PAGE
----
Nicias (Greek: Νικίας) was an Indo-Greek king who ruled in the Paropamisade. Most of his relatively few coins have been found in northern Pakistan, indicating that he ruled a smaller principate around the lower Kabul valley. He was possibly a relative of Menander I.
Bopearachchi suggests that Nicias ruled c. 90–85 BCE. This late date is supported by the absence of Attic coins (see below).
R. C. Senior on the other hand places him as a successor of Menander, c. 135–125 BCE, according to his interpretation of hoard findings.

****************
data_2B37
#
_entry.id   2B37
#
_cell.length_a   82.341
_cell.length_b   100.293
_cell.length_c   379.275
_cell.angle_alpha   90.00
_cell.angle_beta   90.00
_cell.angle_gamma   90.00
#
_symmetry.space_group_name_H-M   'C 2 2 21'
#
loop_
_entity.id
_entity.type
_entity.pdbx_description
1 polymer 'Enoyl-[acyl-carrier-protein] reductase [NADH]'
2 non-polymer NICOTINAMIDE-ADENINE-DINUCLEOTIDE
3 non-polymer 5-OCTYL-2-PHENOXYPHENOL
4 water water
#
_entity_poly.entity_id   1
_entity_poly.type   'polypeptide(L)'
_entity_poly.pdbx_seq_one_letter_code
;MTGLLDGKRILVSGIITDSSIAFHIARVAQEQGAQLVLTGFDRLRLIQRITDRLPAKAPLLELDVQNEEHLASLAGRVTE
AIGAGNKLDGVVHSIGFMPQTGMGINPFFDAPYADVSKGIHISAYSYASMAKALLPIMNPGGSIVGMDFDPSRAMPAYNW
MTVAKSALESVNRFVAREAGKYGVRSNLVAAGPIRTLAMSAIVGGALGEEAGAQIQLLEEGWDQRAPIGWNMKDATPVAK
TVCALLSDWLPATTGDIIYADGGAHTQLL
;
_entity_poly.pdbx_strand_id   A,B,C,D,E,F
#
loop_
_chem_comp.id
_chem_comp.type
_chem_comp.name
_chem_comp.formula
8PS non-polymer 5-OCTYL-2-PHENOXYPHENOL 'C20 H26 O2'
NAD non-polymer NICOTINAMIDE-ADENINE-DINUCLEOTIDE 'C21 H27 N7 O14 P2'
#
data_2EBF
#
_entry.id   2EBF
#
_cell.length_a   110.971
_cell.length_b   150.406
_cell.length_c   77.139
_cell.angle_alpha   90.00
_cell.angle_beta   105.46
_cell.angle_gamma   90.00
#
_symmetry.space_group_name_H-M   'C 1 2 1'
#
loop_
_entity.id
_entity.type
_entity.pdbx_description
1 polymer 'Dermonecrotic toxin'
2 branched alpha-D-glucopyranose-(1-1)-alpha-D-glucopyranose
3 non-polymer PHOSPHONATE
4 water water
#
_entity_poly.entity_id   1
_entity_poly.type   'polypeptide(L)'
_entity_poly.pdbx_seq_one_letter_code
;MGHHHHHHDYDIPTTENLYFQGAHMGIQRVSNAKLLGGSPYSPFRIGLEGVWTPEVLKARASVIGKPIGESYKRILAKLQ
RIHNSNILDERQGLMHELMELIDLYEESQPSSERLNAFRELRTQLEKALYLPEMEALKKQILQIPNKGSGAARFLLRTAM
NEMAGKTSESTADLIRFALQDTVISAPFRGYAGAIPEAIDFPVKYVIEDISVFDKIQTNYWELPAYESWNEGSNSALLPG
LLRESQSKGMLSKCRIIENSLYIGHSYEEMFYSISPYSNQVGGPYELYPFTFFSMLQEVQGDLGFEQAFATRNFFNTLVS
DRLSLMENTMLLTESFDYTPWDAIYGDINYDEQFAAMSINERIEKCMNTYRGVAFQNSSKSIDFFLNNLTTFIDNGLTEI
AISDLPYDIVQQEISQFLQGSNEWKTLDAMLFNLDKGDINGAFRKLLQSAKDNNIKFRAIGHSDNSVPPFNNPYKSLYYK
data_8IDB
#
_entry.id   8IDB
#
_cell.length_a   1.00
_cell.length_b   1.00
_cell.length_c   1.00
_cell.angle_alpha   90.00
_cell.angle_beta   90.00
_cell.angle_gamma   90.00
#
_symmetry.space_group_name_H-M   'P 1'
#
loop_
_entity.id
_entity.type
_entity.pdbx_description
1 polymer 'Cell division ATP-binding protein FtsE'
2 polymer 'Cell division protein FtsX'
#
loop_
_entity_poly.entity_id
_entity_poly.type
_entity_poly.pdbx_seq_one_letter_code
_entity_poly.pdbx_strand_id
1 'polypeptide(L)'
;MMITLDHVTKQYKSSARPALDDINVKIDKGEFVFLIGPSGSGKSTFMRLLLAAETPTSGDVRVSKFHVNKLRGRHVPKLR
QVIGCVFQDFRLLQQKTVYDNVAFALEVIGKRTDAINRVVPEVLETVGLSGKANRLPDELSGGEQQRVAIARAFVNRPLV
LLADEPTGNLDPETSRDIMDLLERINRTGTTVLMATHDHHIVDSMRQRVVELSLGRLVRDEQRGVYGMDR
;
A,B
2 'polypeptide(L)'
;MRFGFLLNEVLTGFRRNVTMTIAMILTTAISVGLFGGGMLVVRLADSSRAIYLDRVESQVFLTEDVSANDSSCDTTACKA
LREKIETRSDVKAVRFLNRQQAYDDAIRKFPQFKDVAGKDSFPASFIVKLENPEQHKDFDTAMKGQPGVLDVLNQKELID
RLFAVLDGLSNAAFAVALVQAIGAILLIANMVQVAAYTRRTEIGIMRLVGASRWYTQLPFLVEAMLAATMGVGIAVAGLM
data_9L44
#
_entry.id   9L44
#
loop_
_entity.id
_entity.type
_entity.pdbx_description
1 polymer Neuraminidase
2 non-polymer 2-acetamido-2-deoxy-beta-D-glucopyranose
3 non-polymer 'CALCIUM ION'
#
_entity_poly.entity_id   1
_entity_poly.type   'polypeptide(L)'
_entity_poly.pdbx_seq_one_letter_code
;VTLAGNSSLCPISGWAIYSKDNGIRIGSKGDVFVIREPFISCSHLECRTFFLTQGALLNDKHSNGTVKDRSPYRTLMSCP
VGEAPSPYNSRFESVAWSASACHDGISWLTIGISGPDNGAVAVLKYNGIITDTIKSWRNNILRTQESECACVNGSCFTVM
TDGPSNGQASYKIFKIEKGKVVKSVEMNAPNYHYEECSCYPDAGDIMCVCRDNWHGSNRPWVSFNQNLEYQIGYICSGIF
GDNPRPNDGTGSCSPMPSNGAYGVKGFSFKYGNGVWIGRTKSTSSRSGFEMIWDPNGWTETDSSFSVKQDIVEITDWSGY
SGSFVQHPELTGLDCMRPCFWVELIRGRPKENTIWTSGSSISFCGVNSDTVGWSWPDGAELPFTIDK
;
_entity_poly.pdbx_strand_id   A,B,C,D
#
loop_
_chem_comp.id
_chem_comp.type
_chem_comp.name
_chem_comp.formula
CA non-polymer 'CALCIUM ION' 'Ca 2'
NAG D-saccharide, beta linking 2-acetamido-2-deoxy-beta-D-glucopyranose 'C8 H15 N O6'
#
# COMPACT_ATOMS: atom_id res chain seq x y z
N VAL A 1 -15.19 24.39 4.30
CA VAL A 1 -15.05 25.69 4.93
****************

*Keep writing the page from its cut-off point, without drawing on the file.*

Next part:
Regardless of which period is correct, the fact that Nicias ages visibly on his coins seems to indicate some longevity to his rule.
Nicias struck Indian silver drachms of diademed or helmeted king with three reverses:
His bronzes feature Zeus/dolphin or portrait / king on prancing horse. Some varieties are crude with lunate sigmas and square omicrons. Even though Nikias ruled in the western parts of the Indo-Greek realm, no Attic coins have been found.
His monograms generally match those of the kings Theophilus and Philoxenus, though one is shared with Thrason, the short-lived son of Menander I.